ASTM A615 - Standard Specification for Deformed and Plain Carbon-Steel Bars for Concrete Reinforcement
Steel reinforcing bars are designed to absorb the stress and weight of concrete structures such as bridges and buildings. ASTM D615 is a testing standard that provides dimensional, chemical, and physical requirements for plain and deformed carbon steel bars manufactured for concrete reinforcement. Deformed bars include surface protrusions to prevent longitudinal movement after being placed in concrete, while plain bars are smooth sided. These products may be supplied in cut lengths or coils, and are engineered for the express purpose of building and construction.
While ASTM A615 references ASTM A370 and ASTM E290 for tensile and bend testing respectively, this standard includes specific procedures relevant to performing these tests on plain and deformed bar. These tests are performed in order to determine physical properties such as strength, elongation, and satisfactory surface condition after bending. Notably, bars produced in accordance with ASTM A706/A706M are also considered to be in conformance to this standard.
|ASTM A615 Test Setup|
6800 Series floor model
Bluehill Universal software
2580 Series load cell
|Hydraulic wedge grips|
Testing to ASTM A615 typically involves dealing with high shock forces upon specimen failure. This is especially true for higher grades and larger sizes of plain and deformed bar. Because grips are left holding the failed specimens after break, they tend to be impacted the most by this shock. Therefore, it is important to choose robust grips that can effectively absorb the energy, such as hydraulically actuated wedge or side-acting grips. The standard also specifies that specimens from bars should be straightened before testing, especially when obtained from coils. Because it is common for these specimens to retain some bend, we recommend hydraulic, side-acting grips such as Instron's DuraSync grips for this application. These grips clamp from both sides to ensure that even when side loads are present, which occurs when the specimen is bent, they will still clamp on center helping to improve alignment and eliminate the need to “reset” the grips between tests. Because tensile specimens are to be tested using their full cross-section, the surface protrusions of deformed bar can create a challenge for gripping. Rebar-specific jaw faces feature a tooth pattern specially designed to prevent slippage of the specimen, while not being so aggressive as to cause premature failure.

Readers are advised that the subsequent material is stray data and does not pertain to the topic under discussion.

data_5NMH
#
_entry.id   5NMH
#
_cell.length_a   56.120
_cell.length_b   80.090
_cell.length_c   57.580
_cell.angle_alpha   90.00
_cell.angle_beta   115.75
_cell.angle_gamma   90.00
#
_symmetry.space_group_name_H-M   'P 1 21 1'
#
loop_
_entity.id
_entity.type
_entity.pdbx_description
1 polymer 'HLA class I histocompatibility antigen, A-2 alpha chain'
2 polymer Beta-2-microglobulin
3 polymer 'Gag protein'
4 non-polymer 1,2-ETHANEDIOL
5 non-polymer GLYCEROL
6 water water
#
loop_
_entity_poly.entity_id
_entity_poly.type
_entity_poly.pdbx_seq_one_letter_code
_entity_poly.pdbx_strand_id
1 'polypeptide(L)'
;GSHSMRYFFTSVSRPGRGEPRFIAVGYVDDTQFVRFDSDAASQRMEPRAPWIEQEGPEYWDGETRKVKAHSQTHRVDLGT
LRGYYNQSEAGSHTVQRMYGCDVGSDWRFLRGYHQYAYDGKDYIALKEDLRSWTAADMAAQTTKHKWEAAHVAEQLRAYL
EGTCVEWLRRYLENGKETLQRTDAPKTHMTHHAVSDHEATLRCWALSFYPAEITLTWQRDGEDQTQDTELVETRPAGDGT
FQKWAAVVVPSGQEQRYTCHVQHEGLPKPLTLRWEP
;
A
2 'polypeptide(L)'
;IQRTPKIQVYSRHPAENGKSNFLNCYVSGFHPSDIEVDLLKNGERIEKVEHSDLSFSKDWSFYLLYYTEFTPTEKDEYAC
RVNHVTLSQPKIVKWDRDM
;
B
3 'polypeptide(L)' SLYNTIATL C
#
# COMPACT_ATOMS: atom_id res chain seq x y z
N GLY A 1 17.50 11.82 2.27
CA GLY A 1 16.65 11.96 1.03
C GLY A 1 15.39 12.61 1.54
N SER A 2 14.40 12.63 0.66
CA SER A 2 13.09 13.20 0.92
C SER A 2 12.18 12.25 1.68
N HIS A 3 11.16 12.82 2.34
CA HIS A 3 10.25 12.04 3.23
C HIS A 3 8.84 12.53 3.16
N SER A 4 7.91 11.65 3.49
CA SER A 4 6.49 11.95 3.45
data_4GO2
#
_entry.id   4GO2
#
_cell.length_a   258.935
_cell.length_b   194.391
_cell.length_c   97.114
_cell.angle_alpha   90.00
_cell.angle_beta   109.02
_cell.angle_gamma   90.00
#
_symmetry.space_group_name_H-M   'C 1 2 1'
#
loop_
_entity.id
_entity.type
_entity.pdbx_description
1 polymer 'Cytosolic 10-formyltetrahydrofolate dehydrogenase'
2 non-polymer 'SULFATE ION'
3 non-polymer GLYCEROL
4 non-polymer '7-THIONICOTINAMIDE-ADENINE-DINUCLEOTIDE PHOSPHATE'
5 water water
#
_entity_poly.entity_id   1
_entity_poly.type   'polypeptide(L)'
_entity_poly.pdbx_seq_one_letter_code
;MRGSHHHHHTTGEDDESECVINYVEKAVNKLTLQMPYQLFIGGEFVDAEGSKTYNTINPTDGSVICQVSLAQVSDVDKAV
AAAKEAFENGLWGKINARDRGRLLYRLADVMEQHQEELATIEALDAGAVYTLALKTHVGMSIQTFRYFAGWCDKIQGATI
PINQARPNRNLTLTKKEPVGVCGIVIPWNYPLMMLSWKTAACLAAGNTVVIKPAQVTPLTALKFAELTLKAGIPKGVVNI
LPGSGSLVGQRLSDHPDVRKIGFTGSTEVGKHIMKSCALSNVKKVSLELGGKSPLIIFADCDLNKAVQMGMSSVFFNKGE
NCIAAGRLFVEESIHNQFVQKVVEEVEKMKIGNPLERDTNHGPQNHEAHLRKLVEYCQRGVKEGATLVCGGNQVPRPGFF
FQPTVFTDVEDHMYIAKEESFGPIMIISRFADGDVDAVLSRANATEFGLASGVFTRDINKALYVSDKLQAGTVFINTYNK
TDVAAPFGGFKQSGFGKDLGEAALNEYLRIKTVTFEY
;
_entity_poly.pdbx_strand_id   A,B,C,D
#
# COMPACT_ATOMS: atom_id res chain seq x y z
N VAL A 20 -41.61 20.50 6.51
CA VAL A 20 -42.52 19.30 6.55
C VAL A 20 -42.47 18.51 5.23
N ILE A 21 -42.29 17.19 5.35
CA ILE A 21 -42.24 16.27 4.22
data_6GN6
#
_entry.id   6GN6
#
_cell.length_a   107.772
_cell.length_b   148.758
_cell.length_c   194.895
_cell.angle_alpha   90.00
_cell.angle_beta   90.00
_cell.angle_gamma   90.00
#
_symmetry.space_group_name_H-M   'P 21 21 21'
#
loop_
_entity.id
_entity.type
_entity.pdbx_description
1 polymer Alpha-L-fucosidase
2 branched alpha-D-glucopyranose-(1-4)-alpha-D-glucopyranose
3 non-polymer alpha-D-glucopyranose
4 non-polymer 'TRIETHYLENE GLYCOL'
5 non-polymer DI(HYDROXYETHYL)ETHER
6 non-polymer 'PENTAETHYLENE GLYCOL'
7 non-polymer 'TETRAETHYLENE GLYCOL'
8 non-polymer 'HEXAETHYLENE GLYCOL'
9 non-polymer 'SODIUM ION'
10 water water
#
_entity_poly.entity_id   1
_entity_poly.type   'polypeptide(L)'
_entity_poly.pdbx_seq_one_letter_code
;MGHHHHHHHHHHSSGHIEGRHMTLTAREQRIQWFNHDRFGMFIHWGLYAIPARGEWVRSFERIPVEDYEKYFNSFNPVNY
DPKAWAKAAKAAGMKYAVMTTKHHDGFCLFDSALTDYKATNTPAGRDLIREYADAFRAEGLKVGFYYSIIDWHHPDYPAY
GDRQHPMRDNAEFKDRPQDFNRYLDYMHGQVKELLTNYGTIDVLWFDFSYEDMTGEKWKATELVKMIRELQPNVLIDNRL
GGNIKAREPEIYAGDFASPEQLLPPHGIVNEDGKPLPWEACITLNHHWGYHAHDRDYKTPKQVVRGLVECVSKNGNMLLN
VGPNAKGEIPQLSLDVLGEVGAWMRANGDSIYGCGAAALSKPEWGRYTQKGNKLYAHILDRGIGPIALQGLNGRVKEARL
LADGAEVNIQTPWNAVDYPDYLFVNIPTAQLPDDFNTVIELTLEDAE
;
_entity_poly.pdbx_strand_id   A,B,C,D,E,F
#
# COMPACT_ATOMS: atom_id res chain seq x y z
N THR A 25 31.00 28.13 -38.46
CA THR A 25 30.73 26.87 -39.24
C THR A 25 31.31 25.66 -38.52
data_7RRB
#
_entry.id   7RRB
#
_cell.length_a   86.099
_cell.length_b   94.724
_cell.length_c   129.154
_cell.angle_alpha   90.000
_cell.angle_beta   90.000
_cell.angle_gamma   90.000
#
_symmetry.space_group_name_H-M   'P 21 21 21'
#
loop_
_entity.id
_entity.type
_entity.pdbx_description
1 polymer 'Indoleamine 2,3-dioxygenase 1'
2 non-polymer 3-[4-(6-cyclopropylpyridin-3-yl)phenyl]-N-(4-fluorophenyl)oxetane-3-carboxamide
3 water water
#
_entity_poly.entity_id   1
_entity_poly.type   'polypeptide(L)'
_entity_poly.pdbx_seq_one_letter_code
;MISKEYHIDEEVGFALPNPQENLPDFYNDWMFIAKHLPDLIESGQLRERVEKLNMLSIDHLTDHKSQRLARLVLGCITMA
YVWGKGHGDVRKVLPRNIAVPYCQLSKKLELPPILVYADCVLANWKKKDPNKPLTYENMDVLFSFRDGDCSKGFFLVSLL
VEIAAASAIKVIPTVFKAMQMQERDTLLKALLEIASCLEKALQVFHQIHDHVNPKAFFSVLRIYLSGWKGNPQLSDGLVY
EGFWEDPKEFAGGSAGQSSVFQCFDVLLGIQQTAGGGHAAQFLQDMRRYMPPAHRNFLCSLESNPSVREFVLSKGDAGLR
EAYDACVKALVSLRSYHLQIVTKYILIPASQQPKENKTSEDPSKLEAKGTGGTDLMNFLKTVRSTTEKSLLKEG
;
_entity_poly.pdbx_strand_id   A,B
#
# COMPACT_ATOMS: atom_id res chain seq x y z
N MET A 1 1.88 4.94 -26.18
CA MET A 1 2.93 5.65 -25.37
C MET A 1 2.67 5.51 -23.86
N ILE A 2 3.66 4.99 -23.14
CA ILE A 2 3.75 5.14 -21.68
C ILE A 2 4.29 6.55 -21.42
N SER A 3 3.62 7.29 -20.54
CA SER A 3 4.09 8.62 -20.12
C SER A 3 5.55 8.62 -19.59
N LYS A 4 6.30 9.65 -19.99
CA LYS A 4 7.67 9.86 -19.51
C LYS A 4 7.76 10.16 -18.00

This standard requires the reporting of elongation for each tensile test, and although it is possible to measure this without an extensometer there are many benefits to using one. Instron recommends using an automatic contacting instrument such as the AutoX750 which along with measuring elongation of an 8-inch gauge length, can also calculate offset yield (Rp 0.2). Unlike manual devices, the AutoX750 automatically attaches to and removes itself from the specimen, enabling the operator to stay safely out of the test space and avoid any risks associated with specimen failure. Because the gauge length is set automatically from software inputs and is infinitely adjustable over the entire travel of the instrument, this single extensometer can be used to cover all specimen requirements in addition to those specified in ASTM A615.Test Control
In accordance with referenced standard ASTM A370, it is important to determine which test control will be used for tension testing of ASTM A615 material. The standard permits testing by stress rate control, strain rate control, and crosshead displacement control. Of particular significance in testing to this standard is how to manage testing when the specimen does not exhibit a well-defined yield point, which is notably common for ASTM A615 materials. To provide a valid test, it is important to be out of strain rate control throughout discontinuous yielding, with the recommended changeover occurring at the 0.2% offset. Instron’s Bluehill Universal testing software enables automatic programming of this changeover to improve throughput and prevent invalid tests.
Testing to ASTM A615 includes 5 basic regions including pretest, preload, elastic region, yielding, and plastic region.
During pretest it is important to ensure that the proper grips are installed and test opening adjustments are made. Prior to installing the specimen, the force (load) measurement should be set zero. Once the specimen is loaded into the system, the force should NOT undergo any further “zeroing” as this will affect the test results. If using a manual extensometer for measuring strain, it should be properly attached to the specimen with the knife edges at the instrument’s gauge length. The strain measurement should then be set to zero prior to loading the specimen.